Mastiha, the fragrant, creamy white resin of the mastic tree, grows in only one place in the world: the island of Chios, Greece.
I had my first encounter with the mastic tree was when I was give years old. I was living on the island of Psara, Greece, about 14 miles northwest of Chios. My cousin Theodora wanted to play “doctors,” and I was so excited that while running up the steps made of uneven rocks, I fell and broke my arm. I had to go to Chios with my grandmother to have my arm set in plaster, because this could not be done on Psara.
It was in Chios that I saw for the first time the mastic tree. I had never smelled anything as sweet and beautiful as mastiha. I recall asking my grandmother why the trees were crying. The resin on the trees looked like tear drops.
My grandmother and I brought back home mastiha and other herbs from Chios, which we used to make many delicious dishes. I still enjoy using mastiha in my cooking, and when doing so I remember the day in Chios when I discovered them.
Mastiha, also known as mastic, has been harvested for at least 2,500 years. The mastic tree grows in other parts of Greece and the Mediterranean, but it only produces the resin spice in southern Chios.
The hot, arid summers in the island’s mastihohória, or “mastic villages,” permit the mastiha to dry—a crucial process, because the resin spoils if it gets wet before it matures. Crushed marble is laid around the base of the trees so that when the resin falls, it does not get dirty with soil or leaves, or absorb any moisture and spoil.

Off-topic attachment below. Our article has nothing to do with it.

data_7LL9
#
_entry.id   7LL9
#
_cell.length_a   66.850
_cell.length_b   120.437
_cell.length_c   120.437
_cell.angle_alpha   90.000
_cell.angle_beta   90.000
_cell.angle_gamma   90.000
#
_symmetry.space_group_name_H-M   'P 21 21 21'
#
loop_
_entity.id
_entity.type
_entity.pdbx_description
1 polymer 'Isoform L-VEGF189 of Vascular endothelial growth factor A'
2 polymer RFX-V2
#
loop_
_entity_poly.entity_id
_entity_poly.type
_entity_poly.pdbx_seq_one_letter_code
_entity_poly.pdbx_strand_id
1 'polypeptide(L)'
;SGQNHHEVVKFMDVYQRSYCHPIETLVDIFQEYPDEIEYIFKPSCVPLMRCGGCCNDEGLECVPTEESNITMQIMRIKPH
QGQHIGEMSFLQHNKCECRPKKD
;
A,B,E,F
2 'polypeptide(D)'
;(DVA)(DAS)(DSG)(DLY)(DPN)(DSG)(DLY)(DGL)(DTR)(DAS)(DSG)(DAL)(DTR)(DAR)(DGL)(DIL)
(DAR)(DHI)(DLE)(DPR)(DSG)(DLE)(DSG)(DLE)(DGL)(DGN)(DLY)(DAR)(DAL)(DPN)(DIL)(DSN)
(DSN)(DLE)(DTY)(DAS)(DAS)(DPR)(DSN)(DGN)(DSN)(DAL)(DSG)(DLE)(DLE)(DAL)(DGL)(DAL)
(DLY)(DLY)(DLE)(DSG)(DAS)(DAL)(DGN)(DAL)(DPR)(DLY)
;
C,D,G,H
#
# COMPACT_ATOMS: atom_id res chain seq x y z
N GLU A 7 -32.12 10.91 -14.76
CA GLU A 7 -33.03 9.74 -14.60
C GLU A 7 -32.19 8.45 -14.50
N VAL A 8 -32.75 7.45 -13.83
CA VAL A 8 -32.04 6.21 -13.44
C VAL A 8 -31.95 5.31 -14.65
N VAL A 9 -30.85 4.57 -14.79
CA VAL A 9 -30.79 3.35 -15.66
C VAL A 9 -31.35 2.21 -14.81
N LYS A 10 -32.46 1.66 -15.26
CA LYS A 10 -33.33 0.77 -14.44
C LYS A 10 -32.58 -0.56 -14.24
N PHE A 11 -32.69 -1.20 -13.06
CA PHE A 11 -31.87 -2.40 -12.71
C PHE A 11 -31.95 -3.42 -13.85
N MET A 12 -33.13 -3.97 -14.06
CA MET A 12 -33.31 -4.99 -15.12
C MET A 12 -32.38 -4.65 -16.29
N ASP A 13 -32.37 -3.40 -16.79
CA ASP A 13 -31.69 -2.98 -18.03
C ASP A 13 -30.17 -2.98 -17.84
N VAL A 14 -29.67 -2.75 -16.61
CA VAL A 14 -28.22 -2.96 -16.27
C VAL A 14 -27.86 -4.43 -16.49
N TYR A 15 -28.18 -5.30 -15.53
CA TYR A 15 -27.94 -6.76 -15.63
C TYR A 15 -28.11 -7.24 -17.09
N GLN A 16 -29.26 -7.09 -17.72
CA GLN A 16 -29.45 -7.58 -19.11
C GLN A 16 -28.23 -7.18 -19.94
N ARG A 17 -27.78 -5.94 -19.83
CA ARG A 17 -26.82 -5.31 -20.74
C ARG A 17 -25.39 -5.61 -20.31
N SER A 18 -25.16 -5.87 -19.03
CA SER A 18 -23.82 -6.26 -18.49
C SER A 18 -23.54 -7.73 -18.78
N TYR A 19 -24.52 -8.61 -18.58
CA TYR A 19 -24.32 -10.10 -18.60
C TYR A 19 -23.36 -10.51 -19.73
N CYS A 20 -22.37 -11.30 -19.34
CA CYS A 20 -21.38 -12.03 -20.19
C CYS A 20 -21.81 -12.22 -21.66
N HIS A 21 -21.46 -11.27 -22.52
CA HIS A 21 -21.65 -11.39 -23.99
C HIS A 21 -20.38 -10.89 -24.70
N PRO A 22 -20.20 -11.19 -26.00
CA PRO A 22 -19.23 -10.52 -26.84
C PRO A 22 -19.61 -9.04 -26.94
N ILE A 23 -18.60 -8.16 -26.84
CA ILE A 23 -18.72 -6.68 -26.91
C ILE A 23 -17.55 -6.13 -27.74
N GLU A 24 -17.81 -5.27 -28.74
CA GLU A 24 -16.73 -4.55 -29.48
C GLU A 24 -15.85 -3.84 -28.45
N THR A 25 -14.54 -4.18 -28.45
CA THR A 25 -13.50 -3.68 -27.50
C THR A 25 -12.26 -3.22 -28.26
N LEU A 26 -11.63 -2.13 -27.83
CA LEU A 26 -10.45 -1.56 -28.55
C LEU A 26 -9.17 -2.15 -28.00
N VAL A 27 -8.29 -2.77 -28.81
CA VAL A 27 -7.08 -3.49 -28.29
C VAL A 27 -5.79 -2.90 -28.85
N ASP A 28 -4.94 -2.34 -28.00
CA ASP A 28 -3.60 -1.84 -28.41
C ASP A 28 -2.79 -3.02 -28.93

The harvesting procedure, “kentima,” is performed during the summer from July to the beginning of October. The resin is collected by bleeding the trees: making small incisions, twice a week, to their trunks. This allows the crystal clear, liquid sap to drip onto the crushed marble below.
Small mastiha pieces, called “tears,” are gathered straight from the trunk. Larger pieces are gathered from the ground, formed from the accumulation of the many drops that fall on the same spot. After the mastiha is collected, it is washed by hand and set aside to dry, away from the sun. Once dried, it hardens and changes from that crystal clear color to an opaque, creamier off-white.
In 1997, the mastiha of Chios was assigned protection of designation of origin (PDO) by the European Union, allowing consumers around the world to buy quality-assured mastiha.
An Ancient Treasure